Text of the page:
The threat of a limited or tactical nuclear war is growing, with no off ramp in sight.

Ukraine’s neighbour, Belarus, for one, would be willing to use the nuclear weapons given to them by Russian President Vladimir Putin, as Wagner mercenaries probe the frontier of that nation’s northern neighbours, especially Poland and Lithuania.

Close ally and creature of Putin’s Kremlin, Belarussian President Alexander Lukashenko, recently warned that if provoked by Ukraine or neighbouring NATO countries, “we will not tarry, wait and the rest. We will use the entire arsenal of our weapons for deterrence.”

But then, the aging dictator let the cat out of the bag, saying he didn’t bring in weapons just “to scare someone”.

“These are,” he made plain, “tactical nuclear weapons, not strategic ones. This is why we will use them immediately once aggression is launched against us.”

For its part, nearly 5,000 miles away – the distance from Washington, D. C. to Minsk, the capital of Belarus – the Atlantic Council released a report indicating that the US and its allies must be ready to deter a two-front war and nuclear attacks in East Asia.

In the same week, the Biden administration approved sending F-16 fighter jets to Ukraine from Denmark and the Netherlands, while hailing a “new era of partnership” between the US, South Korea and Japan at Camp David – both within range of Pyongyang’s rocket tests.

Nuclear war is back on the table.

You can bet the State Department press release touting the so-called Camp David Principles did not utter a word about the prospect of Japan and South Korea looking down the barrel of a nuclear bomb.

In any case, the Atlantic Council findings are supposed to serve as a wake-up call, as though there is something new under the sun.

This essentially is Washington-speak for “look at me”.

According to the report, “The US and its allies can no longer think about conflicts with the PRC and North Korea in isolation from each other, and they must take urgent action to prepare for the possibility of facing limited nuclear attacks in an East Asia conflict scenario.”

This means one or two things can happen.

The first is the potential for conflict with either China or North Korea to become a simultaneous conflict with both.

The second is the possibility that either one or both adversaries would choose to launch a limited nuclear attack – rather than concede defeat – in a military showdown.

Nuclear war on the continent

Setting aside east Asia (a story for another day), is it even possible that a nuclear war could erupt in Europe, leaving the US unscathed?

The answer is a resounding, yes.

In a meeting with a group of out-of-town newspaper editors, President Ronald Reagan, talking about plans to deploy a new generation of medium-range American-made nuclear missiles destined for Europe, was asked this very question.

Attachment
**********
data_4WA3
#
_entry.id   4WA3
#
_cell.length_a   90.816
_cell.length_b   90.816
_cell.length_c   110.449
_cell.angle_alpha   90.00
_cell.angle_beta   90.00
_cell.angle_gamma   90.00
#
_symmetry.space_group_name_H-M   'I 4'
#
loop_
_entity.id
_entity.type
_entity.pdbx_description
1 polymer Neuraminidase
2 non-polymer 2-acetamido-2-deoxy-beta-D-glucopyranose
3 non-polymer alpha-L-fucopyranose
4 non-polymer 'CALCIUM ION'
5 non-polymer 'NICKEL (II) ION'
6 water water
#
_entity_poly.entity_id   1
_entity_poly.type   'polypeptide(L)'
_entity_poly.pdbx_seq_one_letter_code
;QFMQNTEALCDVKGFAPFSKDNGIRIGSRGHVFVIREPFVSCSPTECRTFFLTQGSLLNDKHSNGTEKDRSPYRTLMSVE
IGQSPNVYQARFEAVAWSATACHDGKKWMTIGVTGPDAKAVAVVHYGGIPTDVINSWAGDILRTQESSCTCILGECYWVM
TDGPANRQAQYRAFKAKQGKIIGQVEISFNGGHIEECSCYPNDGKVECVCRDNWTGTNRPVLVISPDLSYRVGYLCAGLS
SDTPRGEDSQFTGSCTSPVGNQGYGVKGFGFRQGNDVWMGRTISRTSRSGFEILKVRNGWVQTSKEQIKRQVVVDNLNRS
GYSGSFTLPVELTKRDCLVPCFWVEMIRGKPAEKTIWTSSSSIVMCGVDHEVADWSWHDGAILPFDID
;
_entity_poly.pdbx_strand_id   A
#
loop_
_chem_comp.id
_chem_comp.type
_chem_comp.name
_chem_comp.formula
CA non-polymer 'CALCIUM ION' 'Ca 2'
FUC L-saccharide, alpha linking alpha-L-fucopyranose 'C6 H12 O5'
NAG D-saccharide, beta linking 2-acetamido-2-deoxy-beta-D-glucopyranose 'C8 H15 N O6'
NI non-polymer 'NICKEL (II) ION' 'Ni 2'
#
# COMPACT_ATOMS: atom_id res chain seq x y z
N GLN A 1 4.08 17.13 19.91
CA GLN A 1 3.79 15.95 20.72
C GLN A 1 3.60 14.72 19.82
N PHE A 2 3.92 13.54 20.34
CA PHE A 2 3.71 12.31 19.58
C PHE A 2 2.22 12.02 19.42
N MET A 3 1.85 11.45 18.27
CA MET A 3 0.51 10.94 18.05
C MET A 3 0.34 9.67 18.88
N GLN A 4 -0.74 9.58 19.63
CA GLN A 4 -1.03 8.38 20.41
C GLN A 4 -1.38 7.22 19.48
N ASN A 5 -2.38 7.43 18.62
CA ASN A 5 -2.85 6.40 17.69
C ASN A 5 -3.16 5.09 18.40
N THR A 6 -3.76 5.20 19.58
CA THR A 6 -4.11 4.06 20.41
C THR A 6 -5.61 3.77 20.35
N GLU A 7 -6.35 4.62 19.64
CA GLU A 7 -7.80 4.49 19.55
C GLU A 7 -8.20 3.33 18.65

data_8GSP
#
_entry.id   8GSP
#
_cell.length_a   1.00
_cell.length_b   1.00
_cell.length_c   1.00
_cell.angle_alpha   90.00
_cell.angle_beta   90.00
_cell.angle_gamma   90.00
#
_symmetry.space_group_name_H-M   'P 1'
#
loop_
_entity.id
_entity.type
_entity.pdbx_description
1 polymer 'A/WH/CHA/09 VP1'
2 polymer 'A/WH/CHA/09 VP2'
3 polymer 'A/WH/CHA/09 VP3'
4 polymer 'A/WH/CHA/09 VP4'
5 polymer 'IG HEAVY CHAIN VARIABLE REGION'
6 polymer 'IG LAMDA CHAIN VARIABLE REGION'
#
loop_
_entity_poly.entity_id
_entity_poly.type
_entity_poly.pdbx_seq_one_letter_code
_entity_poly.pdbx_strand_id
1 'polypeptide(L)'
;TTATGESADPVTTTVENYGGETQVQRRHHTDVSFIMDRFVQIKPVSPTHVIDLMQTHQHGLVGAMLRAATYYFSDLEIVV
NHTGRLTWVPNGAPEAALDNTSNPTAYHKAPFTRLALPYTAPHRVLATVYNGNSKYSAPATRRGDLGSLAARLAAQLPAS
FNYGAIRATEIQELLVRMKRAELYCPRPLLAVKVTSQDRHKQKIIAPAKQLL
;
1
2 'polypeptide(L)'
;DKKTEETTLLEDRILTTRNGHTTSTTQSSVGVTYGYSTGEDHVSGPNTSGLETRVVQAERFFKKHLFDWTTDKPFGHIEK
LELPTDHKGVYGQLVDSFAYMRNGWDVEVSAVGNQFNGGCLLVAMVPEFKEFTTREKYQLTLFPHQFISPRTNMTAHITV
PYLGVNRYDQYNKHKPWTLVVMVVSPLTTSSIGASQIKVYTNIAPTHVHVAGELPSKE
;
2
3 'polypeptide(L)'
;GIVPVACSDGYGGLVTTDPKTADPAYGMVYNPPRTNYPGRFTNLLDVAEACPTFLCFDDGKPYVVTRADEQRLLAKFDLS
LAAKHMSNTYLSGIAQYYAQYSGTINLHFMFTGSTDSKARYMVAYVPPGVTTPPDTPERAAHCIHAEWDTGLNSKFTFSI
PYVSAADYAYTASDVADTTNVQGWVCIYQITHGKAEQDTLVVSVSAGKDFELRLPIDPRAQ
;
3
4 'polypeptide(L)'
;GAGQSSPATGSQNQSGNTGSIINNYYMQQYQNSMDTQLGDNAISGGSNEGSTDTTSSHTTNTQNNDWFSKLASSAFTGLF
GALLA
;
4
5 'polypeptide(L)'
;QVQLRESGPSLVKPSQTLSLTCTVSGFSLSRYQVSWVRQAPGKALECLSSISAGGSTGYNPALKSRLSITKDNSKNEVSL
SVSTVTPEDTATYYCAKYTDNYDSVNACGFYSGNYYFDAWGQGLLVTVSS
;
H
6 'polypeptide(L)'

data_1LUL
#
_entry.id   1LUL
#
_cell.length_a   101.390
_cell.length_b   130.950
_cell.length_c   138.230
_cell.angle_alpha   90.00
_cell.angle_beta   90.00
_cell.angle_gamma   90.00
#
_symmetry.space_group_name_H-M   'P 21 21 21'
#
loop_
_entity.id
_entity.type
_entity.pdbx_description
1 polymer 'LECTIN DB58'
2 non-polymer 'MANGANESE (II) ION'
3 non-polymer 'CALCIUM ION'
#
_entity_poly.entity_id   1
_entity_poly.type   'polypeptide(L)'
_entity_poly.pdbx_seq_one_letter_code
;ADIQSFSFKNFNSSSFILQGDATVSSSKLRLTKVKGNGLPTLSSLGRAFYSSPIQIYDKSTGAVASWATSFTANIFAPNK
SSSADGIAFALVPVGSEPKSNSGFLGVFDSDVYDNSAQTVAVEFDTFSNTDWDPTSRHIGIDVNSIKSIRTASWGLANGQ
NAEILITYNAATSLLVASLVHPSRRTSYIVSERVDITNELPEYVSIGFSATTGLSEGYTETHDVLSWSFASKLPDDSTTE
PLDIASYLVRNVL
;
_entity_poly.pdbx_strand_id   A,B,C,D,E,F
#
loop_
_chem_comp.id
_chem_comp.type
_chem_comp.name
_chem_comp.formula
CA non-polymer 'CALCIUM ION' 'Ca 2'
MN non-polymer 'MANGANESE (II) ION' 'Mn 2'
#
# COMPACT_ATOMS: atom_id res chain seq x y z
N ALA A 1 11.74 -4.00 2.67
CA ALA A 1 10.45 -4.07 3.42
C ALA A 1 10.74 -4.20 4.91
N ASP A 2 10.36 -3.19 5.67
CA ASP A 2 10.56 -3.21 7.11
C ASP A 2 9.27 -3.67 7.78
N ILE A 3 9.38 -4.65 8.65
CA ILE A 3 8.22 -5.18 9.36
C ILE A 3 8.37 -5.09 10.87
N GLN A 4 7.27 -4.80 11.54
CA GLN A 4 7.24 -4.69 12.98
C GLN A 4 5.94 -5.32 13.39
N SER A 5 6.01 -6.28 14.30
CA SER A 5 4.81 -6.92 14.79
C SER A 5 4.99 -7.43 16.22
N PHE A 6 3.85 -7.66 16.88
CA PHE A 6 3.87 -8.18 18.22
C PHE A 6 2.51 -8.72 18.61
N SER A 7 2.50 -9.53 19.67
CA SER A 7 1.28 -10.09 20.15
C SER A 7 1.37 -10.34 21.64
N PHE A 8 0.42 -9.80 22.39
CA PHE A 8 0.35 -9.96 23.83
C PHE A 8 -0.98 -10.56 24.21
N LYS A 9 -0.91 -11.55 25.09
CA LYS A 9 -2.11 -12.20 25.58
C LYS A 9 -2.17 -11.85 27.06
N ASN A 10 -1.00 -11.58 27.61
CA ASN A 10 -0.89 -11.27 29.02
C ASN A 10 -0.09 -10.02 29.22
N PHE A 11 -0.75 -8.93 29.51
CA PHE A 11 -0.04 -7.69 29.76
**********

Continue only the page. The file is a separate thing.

“I don’t know honestly,” Reagan said, adding that with each side having equal forces, “I could see where you can have an exchange of tactical weapons against troops in the field without it bringing either one of the major powers to pushing the button.”

Bingo! There it is.

For his part, Soviet leader Leonid Brezhnev held similar views, persuaded that nuclear war was not only possible, but “winnable”.

American military doctrine was a mirror image of Soviet doctrine.

It still is.

The lesson is plain.

Tactical nuclear wars can be won, and will be fought.

But, like any other deadly game, there are rules.

And, sometimes, penalties.

“A spot reprisal”

During the Cuban Missile Crisis of 1962, President John F. Kennedy warned Soviet leader Nikita Khrushchev the Kremlin would be held responsible.

JFK’s warning was chilling: “It shall be the policy of this nation to regard any nuclear missile launched from Cuba against any nation in the western hemisphere as an attack by the Soviet Union on the United States, requiring a full retaliatory response upon the Soviet Union.”

What the president did not know at the time was that the removal of strategic missiles from Cuba – medium-range offensive ballistic missiles with a range of 1,860 miles – did not mean that all Soviet missiles had left the island.

Undetected and remaining behind were nearly one hundred short-range tactical nuclear weapons – the so-called defensive kind that could wipe out a battalion of invading US Marines.

Would this have triggered a general thermonuclear war?

No, probably not.

This was why Kennedy wanted to be sure that US commanders in Europe would not fire their missiles without express order from the President to do so.

He did not want a general nuclear war through miscalculation, a breakdown of communication with his own commanders, or excessive initiative on the part of those commanders to news of the use of tactical nuclear weapons.

Had there been, JFK, like Reagan or Brezhnev years later, would probably have responded with tactical nuclear weapons against a Soviet target or surrogate, well beneath the threshold of general thermonuclear war.

This is why Kennedy told his senior national security advisers that he was concerned European commanders might not “realise there is a chance there will be a spot reprisal” and “don’t fire off and think the US is under attack.”

Ironically, this move perfectly captures the Russian doctrine today “of escalate, to de-escalate”.

We’ve been here before.

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